Incidence of Neurologic Deficits and Rehabilitation of Patients with Brain Tumors


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Abstract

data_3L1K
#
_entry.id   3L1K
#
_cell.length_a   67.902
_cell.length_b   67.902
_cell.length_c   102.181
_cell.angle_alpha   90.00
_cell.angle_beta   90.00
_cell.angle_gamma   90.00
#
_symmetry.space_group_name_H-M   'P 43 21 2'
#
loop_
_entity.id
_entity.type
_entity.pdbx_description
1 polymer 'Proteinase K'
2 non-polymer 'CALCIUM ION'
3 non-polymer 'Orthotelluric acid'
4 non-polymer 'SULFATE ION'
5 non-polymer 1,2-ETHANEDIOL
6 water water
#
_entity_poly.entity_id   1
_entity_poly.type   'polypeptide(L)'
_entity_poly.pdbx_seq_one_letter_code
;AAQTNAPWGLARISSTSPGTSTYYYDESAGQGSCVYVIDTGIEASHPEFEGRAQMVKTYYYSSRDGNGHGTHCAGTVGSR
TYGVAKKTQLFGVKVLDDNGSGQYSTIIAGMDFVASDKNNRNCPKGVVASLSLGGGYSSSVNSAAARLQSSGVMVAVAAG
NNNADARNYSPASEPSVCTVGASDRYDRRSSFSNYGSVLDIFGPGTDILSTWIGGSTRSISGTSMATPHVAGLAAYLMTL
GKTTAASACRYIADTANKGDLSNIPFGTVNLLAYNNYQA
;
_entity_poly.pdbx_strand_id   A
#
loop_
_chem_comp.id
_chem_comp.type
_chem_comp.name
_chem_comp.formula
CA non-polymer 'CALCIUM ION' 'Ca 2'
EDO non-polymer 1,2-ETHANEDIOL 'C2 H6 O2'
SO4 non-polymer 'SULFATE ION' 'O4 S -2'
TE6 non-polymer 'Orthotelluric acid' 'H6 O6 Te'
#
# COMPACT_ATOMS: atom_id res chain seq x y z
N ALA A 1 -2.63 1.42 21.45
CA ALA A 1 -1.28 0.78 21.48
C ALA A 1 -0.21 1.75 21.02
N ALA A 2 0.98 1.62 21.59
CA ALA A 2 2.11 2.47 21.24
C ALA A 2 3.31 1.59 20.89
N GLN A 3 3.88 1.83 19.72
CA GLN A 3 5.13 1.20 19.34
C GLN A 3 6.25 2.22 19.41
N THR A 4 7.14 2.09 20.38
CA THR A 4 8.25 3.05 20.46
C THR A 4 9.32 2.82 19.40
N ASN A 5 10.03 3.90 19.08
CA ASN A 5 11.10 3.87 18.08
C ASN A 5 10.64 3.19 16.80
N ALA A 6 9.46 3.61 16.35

Mukand JA, Blackinton DD, Crincoli MG, Lee JJ, Santos BB: Incidence of neurologic deficits and rehabilitation of patients with brain tumors. Am J Phys Med Rehabil 2001;80:346–350.ObjectiveTo report and discuss common neurologic problems in adults with brain tumors admitted for inpatient rehabilitation at an acute rehabilitation center.DesignRetrospective, descriptive, case series of 51 consecutive adult patients (65% male), with a variety of tumor types (31.3% glioblastoma, 25.5% meningioma, and 25.5% metastatic). Outcome measures were the functional status as measured by the FIM™ scores, the length of rehabilitation stay, and discharge dispositions.ResultsThe most common deficit was impaired cognition (80%), followed by weakness (78%), visual-perceptual deficit (53%), sensory loss (38%), and bowel and bladder dysfunction (37%). Less common problems, in decreasing incidence, were cranial nerve palsy, dysarthria, dysphagia, aphasia, ataxia, and diplopia. Thirty-eight (74.5%) patients had three or more concurrent neurologic deficits, and 20 (39.2%) patients had five or more deficits. Concurrent deficits among patients with hemi- and tetraparesis involved cognition (n = 29 patients), visual-perceptual function, sensation, cranial nerve palsy, and neurogenic bowel/bladder. The average admission FIM score of 67.2 increased to 87.1 at the time of discharge, with similar gains between patients with primary brain tumor and metastatic disease. Thirty-five patients were discharged home, seven to a nursing home, and one to hospice care; there were eight acute transfers.ConclusionsImpaired cognition, weakness, and visual-perceptual deficits were the most common problems in this study population. Our study supports the benefits of comprehensive and interdisciplinary rehabilitation for patients with primary as well as metastatic brain tumors.

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